disney+ technical difficulties

The “Streaming Wars” are here, that much is sure. With an insane number of streaming services launching this and next year, and license deals for library content shifting around in the wake of the new platforms, everyone is theorizing over what will be the biggest draw going forward. Is it original content like The Mandalorian or The Morning Show? Is it having that one show you play on the background after a long day of work like Friends or The Office? Is animation becoming a new battle ground with Studio Ghibli movies and Nickelodeon becoming hot properties for HBO Max and Netflix respectively?

For many families, none of those will be what helps them decide what service to go for. One thing that really matters but is never brought up in all the streaming service comparisons is simply being able to watch something that the entire family can understand – with the help of subtitles.

My family is originally from Venezuela, so Spanish is our native tongue, but we have been living in Norway for the past eight years. Even though my siblings and I are fluent in Norwegian by now, the same cannot be said for my parents, who still have trouble watching certain movies and shows in English even if they can perfectly hold a conversation in that language. Like millions of people around the world, we have Netflix. The problem is that Norwegian Netflix doesn’t even offer English subtitles for most of its library content, and most Video-On-Demand services don’t specify the available subtitles for their titles until after you rent or but them. This makes finding something to watch that the whole family can enjoy a bit of a hard task, forcing us to wait months for physical media imported from another country, or even pirate the content we already pay for just to find Spanish subtitles online.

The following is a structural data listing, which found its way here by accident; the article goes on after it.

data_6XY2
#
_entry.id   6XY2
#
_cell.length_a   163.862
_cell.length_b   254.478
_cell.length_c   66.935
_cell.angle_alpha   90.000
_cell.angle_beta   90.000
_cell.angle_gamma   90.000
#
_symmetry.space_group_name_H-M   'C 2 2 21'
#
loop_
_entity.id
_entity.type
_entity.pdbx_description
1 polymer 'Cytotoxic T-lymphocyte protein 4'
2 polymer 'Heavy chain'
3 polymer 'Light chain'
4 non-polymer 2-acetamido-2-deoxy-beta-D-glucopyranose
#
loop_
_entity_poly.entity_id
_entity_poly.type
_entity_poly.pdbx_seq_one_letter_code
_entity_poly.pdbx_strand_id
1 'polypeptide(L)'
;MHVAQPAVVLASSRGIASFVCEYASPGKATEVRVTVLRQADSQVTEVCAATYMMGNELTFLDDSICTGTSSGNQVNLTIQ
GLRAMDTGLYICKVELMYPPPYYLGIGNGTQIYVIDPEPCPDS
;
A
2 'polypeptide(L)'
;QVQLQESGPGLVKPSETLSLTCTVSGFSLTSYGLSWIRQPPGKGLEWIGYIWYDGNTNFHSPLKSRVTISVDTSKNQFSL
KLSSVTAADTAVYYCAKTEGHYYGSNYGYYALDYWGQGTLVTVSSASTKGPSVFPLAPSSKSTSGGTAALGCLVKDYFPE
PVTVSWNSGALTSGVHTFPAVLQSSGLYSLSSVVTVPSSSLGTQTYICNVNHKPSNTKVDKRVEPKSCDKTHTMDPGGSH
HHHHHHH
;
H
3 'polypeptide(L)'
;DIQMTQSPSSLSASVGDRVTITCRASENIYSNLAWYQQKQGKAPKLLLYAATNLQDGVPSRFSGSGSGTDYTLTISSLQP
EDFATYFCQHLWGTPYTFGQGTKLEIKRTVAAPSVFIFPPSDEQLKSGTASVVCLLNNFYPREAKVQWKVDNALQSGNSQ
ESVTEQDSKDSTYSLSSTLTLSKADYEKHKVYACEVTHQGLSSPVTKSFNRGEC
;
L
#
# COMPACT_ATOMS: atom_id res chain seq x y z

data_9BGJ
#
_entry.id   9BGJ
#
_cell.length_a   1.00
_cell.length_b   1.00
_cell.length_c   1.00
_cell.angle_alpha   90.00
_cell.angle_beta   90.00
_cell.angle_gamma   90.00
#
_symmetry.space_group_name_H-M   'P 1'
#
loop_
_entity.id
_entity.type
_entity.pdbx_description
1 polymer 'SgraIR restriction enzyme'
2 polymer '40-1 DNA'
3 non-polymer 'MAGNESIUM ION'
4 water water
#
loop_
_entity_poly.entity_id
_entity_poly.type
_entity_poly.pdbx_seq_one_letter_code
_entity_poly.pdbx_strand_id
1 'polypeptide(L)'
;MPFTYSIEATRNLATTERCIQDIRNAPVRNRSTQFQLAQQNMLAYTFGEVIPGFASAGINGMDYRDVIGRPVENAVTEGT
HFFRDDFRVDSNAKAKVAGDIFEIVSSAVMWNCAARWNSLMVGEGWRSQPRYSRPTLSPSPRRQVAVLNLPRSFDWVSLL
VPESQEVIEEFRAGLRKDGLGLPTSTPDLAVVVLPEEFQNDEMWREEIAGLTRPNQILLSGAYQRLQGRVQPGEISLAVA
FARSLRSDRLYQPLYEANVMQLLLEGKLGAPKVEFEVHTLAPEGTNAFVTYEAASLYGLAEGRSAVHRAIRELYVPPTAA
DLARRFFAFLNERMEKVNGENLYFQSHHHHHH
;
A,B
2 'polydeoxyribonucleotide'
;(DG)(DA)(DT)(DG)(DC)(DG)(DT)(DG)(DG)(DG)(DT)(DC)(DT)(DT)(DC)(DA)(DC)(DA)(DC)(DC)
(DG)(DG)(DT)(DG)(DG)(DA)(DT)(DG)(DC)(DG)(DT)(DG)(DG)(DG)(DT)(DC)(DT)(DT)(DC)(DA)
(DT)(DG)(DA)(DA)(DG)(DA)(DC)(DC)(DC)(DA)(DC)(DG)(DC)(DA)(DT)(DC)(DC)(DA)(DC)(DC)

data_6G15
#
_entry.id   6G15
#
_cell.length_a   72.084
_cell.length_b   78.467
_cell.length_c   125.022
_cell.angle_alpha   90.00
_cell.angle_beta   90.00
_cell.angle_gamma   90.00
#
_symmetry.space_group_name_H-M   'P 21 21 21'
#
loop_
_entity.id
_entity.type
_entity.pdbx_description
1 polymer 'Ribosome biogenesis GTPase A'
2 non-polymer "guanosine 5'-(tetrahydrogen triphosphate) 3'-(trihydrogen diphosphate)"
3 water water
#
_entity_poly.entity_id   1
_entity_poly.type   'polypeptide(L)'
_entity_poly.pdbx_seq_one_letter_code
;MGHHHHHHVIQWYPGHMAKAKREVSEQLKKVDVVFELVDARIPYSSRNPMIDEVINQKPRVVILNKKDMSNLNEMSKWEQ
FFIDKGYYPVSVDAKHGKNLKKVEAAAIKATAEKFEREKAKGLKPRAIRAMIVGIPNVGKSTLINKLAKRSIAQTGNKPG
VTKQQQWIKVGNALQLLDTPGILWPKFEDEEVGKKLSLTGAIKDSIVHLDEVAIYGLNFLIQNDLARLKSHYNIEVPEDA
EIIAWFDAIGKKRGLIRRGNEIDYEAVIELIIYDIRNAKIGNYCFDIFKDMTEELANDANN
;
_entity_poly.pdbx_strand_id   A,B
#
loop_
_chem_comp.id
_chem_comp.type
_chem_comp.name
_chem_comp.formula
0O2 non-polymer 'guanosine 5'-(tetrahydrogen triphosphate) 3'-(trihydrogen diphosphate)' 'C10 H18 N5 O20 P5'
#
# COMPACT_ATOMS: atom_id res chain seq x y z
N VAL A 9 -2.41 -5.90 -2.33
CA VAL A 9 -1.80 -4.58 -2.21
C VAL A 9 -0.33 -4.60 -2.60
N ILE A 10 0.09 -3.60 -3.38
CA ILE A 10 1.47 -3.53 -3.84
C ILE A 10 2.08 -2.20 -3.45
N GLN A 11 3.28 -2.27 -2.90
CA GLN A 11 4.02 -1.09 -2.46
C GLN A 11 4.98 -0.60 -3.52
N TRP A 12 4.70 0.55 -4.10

Subtitles Are Severely Underrated and Vital

Subtitles are a feature that not many people really think about in the streaming era. For immigrant families moving to a new country, or even people wanting to learn a new language, having subtitles is an incredibly useful feature. It’s both a way to stay connected to your roots and not forget your mother-tongue, and an entertaining way of learning a language. The problem is that for the most part, streaming services (and even VOD sites) only offer subtitles of the language of the particular country the user finds themselves in, and maybe also English.